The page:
Mr. Christopher Pearson had some interesting things to say in an opinion piece of his a few Saturdays ago in The Weekend Australian:
Victoria's Interfaith Committee represents various branches of Christianity, Judaism, Hinduism, Islam and Buddhism. Its response to the government's options paper, signed by 53 religious leaders, is a trenchant analysis of the public service brand of secularism.
"The main assumption that the options paper makes is that religious activity can be divided into core activities, which are restricted to matters of worship and private devotion, and peripheral activities, such as the delivery of health, welfare and education services. In fact, no such distinction is made by religious organisations. The distinction is a fabrication and does not correspond to the reality of religious activity. Particularly for religious people, the delivery of services is integral to faith activity."
Shortly before I read that piece I read, at the angelqueen.org/forum discussion board, about a similar development overseas:
The bishops of England, Wales, and Scotland are warning that a proposed EU directive against discrimination and harassment could lead to the erosion of religious freedom. [...] Art. 13 requires Member States to ensure that ‘any …internal rules of undertakings, and rules governing profit or non-profit-making associations contrary to the principle of equal treatment are, or may be, declared null and void or are amended.’ This could have the effect of requiring Catholic organisations to act against their ethos: if a Catholic event takes place at a venue that offers double, twin, and single bedded rooms, the teaching of the Church would require that double bedded rooms were only available to married couples. Under Article 13 the rule (and the practice it governed) could be unlawful for failing to provide equal treatment to unmarried heterosexual couples or to homosexual couples. At this point the EU would effectively be dictating to religious bodies what their faith does or does not require: a wholly unacceptable position.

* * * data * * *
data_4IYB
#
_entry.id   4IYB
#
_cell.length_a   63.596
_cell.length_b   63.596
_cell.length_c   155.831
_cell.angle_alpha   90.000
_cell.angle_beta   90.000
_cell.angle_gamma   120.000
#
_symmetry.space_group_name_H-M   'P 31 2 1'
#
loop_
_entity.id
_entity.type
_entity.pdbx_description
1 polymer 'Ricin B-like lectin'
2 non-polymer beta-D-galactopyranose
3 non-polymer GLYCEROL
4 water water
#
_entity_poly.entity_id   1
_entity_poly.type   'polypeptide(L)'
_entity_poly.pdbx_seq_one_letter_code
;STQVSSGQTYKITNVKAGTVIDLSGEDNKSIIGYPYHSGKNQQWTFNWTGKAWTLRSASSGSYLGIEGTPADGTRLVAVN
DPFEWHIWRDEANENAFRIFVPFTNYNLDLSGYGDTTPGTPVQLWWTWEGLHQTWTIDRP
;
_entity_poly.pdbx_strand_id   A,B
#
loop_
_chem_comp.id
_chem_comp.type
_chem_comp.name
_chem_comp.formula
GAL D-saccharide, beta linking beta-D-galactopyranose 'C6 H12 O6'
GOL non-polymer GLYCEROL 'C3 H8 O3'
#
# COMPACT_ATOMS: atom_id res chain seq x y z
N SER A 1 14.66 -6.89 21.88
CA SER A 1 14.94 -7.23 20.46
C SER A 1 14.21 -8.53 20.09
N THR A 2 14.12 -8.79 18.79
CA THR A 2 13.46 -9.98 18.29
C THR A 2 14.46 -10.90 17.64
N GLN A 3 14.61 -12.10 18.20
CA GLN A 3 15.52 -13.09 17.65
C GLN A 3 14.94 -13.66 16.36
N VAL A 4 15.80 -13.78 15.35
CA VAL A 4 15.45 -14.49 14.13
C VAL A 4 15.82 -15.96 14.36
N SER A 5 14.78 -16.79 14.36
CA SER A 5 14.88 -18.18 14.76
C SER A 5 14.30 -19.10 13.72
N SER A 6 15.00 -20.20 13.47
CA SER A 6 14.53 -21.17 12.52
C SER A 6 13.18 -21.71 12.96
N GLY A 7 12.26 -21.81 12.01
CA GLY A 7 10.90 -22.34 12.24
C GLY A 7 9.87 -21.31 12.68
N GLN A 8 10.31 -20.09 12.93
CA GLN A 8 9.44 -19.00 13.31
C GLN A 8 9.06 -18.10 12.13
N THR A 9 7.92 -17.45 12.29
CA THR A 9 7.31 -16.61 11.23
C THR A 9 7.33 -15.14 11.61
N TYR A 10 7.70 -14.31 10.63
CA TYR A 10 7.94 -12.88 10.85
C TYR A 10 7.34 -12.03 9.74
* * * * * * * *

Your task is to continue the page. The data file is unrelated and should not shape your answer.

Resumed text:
But unfortunately, it seems that State arbitration of what are a religion’s ‘core’ and ‘non-core’ doctrines—indeed, whether a given notion is to be regarded by the State as a religious doctrine at all—is already happening here in Australia:
The [N.S.W. Administrative Decisions] Tribunal rejected the argument put by Wesley Mission that the exemption in section 56 of the Anti-Discrimination Act applied to this situation [“the Tribunal found that an organisation run by Wesley Mission had discriminated against a same-sex couple on the grounds of homosexuality when it refused to provide them with services relating to making an application to become foster carers” ]. In making its determination, the Tribunal considered (among other matters) the meaning of the terms ‘religion’ and ‘doctrine’ and concluded that the belief that ‘monogamous heterosexual partnership within marriage is both the norm and ideal’ was not a ‘doctrine’ of Christianity so as to attract the exemption in section 56(d). …
[New South Wales Parliament Legislative Council Standing Committee on Law and Justice, Inquiry into adoption by same-sex couple, Final Report, p. 124
Feast of St. Stephen, King, Confessor, A.D. 2009